FOR IMMEDIATE RELEASE
July 27, 2021
Leah Shahum, Vision Zero Network, email@example.com
Amy Cohen, Families for Safe Streets, firstname.lastname@example.org, 646-581-4232
Congress Considers Confronting Traffic Safety Epidemic with Commitment to Vision Zero
In the face of a worsening safety crisis on our roads, community members across the country applauded the introduction today of a bicameral Congressional Resolution calling for the first national goal of Zero Traffic Deaths in the U.S. — or Vision Zero. Introduced by Senator Richard Blumenthal and Representative Jan Schakowsky, the Resolution recognizes the urgency of addressing the leading cause of death amongst youth in this country and calls for stepping up effective and equitable actions to prevent traffic deaths and severe injuries. The need is acute, given an estimated 42,060 traffic deaths in 2020 — an 8% increase over the prior year, despite far less travel due to the pandemic, a staggering 24% increase in the traffic death rate (data from the National Safety Council).
Here’s how you can help advance this Resolution for safety.
“No other preventable cause of death is so overlooked and implicitly condoned as the tens of thousands of preventable traffic fatalities each year in this country. This must — and can — change,” said Leah Shahum, Director of Vision Zero Network. “We are encouraged that this new Resolution to set and advance the goal of eliminating traffic deaths by 2050 is a sign of stepped-up federal leadership. Now we need to put proven strategies to work, including designing roadways for safety instead of speed and investing funding in safety improvements, especially for those walking and biking and those in traditionally underserved communities.”
“Cities will push urgently for meaningful reforms to achieve Vision Zero goals, but a national commitment to eliminate traffic deaths on our streets is long overdue,” said LADOT General Manager Seleta Reynolds. “Building smarter and investing in the safety of our streets will end the terrible heartbreak that too many families and communities continue to endure.”
Resolution Recognizes Tragic, Preventable Losses of Loved Ones
“Every traffic death is more than a number,” said Amy Cohen, Co-Founder of Families for Safe Streets in NYC. “October 8th will mark eight years since I lost my 12-year-old son Sammy. He was in 8th grade and just trying to get from school to soccer practice. This should not be a deadly act. We are so grateful to Senator Blumenthal and Congresswoman Schakowsky for urging the U.S. to commit to ZeroTrafficDeaths. Taking that first step to a safety-first transportation policy will prevent others from the heartache we have suffered.”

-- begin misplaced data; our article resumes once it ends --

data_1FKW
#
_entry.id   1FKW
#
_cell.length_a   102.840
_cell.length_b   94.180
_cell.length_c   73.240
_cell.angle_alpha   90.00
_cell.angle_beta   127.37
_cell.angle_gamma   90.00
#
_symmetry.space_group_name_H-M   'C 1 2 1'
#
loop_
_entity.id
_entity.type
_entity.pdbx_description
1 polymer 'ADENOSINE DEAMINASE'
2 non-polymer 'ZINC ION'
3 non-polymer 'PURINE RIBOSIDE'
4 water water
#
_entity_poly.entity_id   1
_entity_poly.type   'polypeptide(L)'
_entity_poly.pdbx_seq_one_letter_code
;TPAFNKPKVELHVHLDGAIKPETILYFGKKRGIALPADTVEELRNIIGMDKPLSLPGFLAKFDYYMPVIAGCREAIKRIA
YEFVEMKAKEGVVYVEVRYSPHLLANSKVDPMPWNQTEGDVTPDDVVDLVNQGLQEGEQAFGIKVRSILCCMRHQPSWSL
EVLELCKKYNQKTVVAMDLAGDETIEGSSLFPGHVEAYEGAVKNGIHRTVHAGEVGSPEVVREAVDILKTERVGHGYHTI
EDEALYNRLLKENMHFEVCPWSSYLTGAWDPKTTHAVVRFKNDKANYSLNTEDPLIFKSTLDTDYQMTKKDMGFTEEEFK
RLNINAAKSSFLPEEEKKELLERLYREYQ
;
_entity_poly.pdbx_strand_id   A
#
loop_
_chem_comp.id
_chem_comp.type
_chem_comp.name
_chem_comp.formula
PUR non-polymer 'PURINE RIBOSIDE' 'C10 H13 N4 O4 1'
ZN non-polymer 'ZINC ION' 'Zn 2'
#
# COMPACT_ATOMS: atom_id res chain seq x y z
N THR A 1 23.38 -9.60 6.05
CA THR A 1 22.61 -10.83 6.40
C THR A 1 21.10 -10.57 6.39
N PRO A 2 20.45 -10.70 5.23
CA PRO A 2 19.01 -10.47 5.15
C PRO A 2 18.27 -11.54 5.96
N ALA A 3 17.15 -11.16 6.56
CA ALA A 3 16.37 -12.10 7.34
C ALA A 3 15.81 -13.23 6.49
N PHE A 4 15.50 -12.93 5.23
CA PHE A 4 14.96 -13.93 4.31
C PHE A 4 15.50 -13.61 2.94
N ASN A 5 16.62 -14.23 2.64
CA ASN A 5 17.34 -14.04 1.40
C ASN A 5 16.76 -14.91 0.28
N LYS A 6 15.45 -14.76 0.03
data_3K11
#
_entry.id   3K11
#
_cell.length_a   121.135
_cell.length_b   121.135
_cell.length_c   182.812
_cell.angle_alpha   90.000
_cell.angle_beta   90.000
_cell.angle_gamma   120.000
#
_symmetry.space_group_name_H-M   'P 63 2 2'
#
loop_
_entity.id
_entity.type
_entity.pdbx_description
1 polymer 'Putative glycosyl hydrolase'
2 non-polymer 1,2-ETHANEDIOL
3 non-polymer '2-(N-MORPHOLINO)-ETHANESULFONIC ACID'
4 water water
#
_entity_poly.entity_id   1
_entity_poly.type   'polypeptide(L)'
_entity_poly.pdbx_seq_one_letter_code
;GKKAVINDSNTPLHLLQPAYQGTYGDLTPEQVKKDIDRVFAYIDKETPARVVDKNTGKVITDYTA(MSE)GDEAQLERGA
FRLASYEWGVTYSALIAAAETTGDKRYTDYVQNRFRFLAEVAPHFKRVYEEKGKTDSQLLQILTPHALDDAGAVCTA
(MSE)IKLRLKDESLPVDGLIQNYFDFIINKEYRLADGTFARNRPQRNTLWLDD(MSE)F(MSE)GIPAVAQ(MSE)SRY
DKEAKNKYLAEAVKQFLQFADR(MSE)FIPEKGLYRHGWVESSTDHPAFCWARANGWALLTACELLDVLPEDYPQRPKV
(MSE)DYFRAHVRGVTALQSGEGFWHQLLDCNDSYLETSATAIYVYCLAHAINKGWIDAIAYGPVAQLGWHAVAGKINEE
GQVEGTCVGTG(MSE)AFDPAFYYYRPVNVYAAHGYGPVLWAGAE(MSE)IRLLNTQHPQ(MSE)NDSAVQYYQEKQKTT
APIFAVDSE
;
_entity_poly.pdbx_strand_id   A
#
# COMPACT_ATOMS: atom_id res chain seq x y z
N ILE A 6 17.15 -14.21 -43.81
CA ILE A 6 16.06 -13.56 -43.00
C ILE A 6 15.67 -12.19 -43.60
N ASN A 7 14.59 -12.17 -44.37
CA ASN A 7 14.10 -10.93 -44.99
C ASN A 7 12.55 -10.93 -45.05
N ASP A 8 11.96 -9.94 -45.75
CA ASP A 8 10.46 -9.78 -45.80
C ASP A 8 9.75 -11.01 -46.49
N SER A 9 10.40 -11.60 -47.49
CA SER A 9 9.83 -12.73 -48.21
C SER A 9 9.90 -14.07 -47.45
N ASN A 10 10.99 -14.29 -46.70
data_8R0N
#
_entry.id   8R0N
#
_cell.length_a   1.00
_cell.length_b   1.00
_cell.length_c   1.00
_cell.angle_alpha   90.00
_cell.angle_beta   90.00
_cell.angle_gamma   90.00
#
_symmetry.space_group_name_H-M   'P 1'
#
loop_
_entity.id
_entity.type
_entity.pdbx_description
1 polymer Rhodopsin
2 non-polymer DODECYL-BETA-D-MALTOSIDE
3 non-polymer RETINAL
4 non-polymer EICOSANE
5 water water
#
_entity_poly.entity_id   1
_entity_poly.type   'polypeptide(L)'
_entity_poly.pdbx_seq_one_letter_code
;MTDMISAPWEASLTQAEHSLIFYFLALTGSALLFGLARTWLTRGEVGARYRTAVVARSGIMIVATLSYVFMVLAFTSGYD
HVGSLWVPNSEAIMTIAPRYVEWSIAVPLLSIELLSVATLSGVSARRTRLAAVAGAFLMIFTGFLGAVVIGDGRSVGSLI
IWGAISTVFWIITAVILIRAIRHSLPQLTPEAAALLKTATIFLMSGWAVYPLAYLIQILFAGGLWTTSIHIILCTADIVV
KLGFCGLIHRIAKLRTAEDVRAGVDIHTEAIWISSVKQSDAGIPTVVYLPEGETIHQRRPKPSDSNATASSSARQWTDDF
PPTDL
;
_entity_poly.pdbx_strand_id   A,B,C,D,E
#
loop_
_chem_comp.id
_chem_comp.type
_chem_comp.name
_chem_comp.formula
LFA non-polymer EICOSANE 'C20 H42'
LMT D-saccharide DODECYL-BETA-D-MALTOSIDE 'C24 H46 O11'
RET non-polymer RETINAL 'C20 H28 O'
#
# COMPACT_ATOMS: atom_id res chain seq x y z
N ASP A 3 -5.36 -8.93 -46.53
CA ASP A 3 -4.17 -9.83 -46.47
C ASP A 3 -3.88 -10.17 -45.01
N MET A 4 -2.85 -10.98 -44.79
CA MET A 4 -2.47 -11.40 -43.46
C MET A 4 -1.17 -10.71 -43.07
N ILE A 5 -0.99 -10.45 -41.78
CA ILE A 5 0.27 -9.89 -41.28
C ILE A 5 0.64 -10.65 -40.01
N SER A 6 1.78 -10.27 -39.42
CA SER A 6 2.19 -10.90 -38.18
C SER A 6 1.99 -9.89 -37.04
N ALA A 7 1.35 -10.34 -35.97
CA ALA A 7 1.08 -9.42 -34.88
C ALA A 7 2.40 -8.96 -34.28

“Driving your child back to college is often thought of as a bonding moment as your ‘baby’ blossoms into a burgeoning young adult — not a deadly act that ends two lives in an instant,” said Cathy Bell-Forman of Bloomfield, Connecticut, whose sister and 19-year-old niece were killed in a crash with an 18-wheeler-truck in 2018. “I have been fighting since for a small legislative change to require trucks to be fully illuminated, and even that small change has not yet been made. If only the U.S. had prioritized safety sooner and put in place the proven solutions to save lives, my kind, generous sister and her smart, bubbly daughter would still be alive.”
“From hopelessness arises a desire for change,” said Thomas Hyneman of Atlanta’s Families for Safe Streets chapter, whose 14-year-old daughter Alexia was struck and killed in 2016 in a preventable crash. “Passing this Resolution and embracing Vision Zero cannot bring back my daughter, or any of the 100 other loved ones who died in America that same day. It cannot bring back the 100 people who have died every day since. It does however declare openly that our leaders care and are going to do what it takes to finally stop this completely preventable loss of life.”